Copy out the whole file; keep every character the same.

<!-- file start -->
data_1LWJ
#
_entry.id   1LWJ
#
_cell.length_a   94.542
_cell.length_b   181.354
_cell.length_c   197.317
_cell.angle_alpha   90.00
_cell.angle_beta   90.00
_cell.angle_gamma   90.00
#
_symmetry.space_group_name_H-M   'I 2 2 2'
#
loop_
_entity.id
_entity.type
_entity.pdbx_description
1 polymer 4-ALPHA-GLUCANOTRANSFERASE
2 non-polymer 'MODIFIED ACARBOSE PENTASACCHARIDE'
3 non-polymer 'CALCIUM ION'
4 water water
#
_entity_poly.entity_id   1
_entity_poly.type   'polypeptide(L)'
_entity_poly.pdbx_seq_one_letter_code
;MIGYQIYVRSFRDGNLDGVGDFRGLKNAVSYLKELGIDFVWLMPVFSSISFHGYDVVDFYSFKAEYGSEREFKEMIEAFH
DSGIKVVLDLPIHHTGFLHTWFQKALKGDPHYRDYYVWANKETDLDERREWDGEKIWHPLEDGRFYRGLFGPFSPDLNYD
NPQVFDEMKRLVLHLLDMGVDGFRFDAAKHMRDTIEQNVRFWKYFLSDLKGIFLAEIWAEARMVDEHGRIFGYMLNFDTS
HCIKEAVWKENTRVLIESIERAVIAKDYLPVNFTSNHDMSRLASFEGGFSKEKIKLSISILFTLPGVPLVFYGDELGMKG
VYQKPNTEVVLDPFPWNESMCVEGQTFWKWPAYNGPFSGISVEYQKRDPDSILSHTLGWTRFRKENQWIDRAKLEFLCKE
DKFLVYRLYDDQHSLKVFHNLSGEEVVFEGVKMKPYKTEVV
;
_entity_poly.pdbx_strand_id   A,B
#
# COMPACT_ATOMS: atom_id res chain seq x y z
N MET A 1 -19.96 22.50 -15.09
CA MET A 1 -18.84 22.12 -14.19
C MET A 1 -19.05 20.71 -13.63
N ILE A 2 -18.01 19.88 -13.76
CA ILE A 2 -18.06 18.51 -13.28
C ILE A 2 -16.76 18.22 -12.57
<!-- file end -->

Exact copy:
data_1LWJ
#
_entry.id   1LWJ
#
_cell.length_a   94.542
_cell.length_b   181.354
_cell.length_c   197.317
_cell.angle_alpha   90.00
_cell.angle_beta   90.00
_cell.angle_gamma   90.00
#
_symmetry.space_group_name_H-M   'I 2 2 2'
#
loop_
_entity.id
_entity.type
_entity.pdbx_description
1 polymer 4-ALPHA-GLUCANOTRANSFERASE
2 non-polymer 'MODIFIED ACARBOSE PENTASACCHARIDE'
3 non-polymer 'CALCIUM ION'
4 water water
#
_entity_poly.entity_id   1
_entity_poly.type   'polypeptide(L)'
_entity_poly.pdbx_seq_one_letter_code
;MIGYQIYVRSFRDGNLDGVGDFRGLKNAVSYLKELGIDFVWLMPVFSSISFHGYDVVDFYSFKAEYGSEREFKEMIEAFH
DSGIKVVLDLPIHHTGFLHTWFQKALKGDPHYRDYYVWANKETDLDERREWDGEKIWHPLEDGRFYRGLFGPFSPDLNYD
NPQVFDEMKRLVLHLLDMGVDGFRFDAAKHMRDTIEQNVRFWKYFLSDLKGIFLAEIWAEARMVDEHGRIFGYMLNFDTS
HCIKEAVWKENTRVLIESIERAVIAKDYLPVNFTSNHDMSRLASFEGGFSKEKIKLSISILFTLPGVPLVFYGDELGMKG
VYQKPNTEVVLDPFPWNESMCVEGQTFWKWPAYNGPFSGISVEYQKRDPDSILSHTLGWTRFRKENQWIDRAKLEFLCKE
DKFLVYRLYDDQHSLKVFHNLSGEEVVFEGVKMKPYKTEVV
;
_entity_poly.pdbx_strand_id   A,B
#
# COMPACT_ATOMS: atom_id res chain seq x y z
N MET A 1 -19.96 22.50 -15.09
CA MET A 1 -18.84 22.12 -14.19
C MET A 1 -19.05 20.71 -13.63
N ILE A 2 -18.01 19.88 -13.76
CA ILE A 2 -18.06 18.51 -13.28
C ILE A 2 -16.76 18.22 -12.57